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  1. #1
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    2006 Trek 1200: Potential Touring Bike or fuggetaboutit?

    Hi all,
    I'm obsessed with the idea of bike touring and was hoping to convert my 2006 Trek 1200 road bike for touring fun. However, the more I read about touring bikes and how the bike needs to function and be set up to accommodate the stress from weight, etc., the more I'm skeptical that I can pull it off with this bike. I'm about 140 lbs and am not sure how much weight I'd be putting on the bike though I know I'd like to do some bike camping, so figure in hiking tent and sleeping bag, etc. Right now I have rear panniers to use and not sure if I'd be putting front panniers on right away, but that could be an option down the road. I don't think there's enough room in the frame to put much wider tires on, and I anticipate going on rail trails, etc. (not just paved roads).

    Here's a link to the bike I have. Do you think this could work or if I should scrap the idea and focus on getting a real touring bike (that I could also use for commuting).

    http://www.trekbikes.com/us/en/bikes/2006/archive/1200

    Thanks!

  2. #2
    coprolite fietsbob's Avatar
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    You could put your gear in a trailer , and the race bike would work.
    its a case of any bike you can ride all day for weeks is OK.

    Mods might be a lower gear for towing up hills small granny , big casette, maybe a MTB Rear derailleur
    to go with the Wrap and Capacity change.

  3. #3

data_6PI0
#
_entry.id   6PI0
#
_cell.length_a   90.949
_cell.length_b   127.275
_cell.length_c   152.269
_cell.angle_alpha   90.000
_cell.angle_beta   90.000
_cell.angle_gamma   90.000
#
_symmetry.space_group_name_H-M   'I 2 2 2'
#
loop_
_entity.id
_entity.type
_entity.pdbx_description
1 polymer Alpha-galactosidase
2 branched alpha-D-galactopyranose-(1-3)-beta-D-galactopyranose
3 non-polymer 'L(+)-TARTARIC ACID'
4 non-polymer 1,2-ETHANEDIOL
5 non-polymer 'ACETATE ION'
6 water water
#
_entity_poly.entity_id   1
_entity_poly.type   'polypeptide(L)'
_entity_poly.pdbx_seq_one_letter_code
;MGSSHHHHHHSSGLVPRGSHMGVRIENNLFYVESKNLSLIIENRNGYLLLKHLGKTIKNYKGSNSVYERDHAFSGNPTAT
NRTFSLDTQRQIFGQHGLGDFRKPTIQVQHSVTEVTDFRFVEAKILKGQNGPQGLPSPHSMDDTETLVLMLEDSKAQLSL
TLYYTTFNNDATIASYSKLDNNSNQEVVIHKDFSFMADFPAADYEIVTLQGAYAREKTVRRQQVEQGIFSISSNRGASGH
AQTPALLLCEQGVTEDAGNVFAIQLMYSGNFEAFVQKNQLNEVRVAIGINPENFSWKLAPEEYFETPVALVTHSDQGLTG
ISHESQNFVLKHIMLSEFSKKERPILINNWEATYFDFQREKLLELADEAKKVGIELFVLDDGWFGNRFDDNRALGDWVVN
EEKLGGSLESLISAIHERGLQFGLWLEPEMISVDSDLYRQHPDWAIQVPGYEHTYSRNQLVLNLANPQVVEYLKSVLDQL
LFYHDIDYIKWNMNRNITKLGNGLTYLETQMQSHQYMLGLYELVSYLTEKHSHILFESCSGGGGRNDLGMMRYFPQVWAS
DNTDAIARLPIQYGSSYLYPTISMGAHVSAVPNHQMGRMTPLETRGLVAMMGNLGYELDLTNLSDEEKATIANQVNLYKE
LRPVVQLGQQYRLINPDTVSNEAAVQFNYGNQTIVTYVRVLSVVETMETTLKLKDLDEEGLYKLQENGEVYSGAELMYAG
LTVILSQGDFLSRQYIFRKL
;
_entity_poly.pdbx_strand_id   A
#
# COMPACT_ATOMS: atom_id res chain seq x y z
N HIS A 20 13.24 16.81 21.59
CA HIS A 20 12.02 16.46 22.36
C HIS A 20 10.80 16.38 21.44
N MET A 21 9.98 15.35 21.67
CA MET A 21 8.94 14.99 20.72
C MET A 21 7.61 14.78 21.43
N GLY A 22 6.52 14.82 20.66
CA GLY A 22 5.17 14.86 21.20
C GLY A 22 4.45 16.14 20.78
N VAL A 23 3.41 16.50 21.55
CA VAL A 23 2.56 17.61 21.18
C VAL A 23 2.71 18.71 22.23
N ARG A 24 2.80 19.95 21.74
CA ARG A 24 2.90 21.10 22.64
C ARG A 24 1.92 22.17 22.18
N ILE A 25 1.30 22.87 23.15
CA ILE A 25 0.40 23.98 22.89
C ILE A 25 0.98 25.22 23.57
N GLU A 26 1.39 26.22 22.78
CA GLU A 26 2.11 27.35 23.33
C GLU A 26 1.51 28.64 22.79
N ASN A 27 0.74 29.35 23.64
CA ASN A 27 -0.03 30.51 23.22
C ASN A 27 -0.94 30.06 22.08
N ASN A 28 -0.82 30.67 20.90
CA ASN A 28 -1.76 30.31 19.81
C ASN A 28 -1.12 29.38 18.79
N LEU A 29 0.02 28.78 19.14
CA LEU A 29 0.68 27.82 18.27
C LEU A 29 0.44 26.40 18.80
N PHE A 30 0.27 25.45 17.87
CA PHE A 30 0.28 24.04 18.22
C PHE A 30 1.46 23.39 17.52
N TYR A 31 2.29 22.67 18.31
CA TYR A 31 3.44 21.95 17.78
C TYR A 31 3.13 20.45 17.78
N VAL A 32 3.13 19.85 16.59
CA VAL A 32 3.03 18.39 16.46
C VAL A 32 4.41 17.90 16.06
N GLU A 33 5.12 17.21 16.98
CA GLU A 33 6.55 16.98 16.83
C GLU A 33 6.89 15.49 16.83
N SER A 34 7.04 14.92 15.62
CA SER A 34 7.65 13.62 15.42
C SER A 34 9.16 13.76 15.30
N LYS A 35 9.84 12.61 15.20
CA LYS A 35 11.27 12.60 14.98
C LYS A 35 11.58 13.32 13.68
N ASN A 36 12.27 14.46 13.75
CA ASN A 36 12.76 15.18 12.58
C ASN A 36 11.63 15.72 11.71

Senior Member Doug64's Avatar
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    Trek 1000 and it toured quite well for several multi-week trips. I'd just change out the rear cassette for an 11/34, add a Shimano Deore rear derailleur and 25mm tires. I set up a friend's 1200 this way and he was happy with it.

  4. #4
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    I have a 91 Trek 1200 and just wanted to get fenders so I could ride after a rain. I'm not very experienced, but there appears to be no room to put them.

  5. #5
    Senior Member skilsaw's Avatar
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    Using your current bike for a couple "test tours" is an excellent idea. You will find out what is really important to you... low gears, good seat, bike fit, wide tires... and you will also get some clarification on what you prefer...Rail trails, pavement, camping or credit card, cooking meals or restaurant food...

    With that experience you can put your touring package together. Enjoy it all.
    The one who has the most bikes wins.

  6. #6
    Senior Member BigBlueToe's Avatar
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    No, it's not a "real" touring bike, but you can tour on almost anything. I weigh 200 lbs. My road bike (a Specialized Allez) handles my weight fine. You could carry 60 lbs. of gear (a pretty huge load) and just get up to my "dry" weight. I started touring on an old 10 speed with a rear rack from Fred Meyer. I made my own panniers and bungied my tent over the top of the load. I carried my sleeping bag between the handlebars on string. The gearing wasn't very low but I was young.....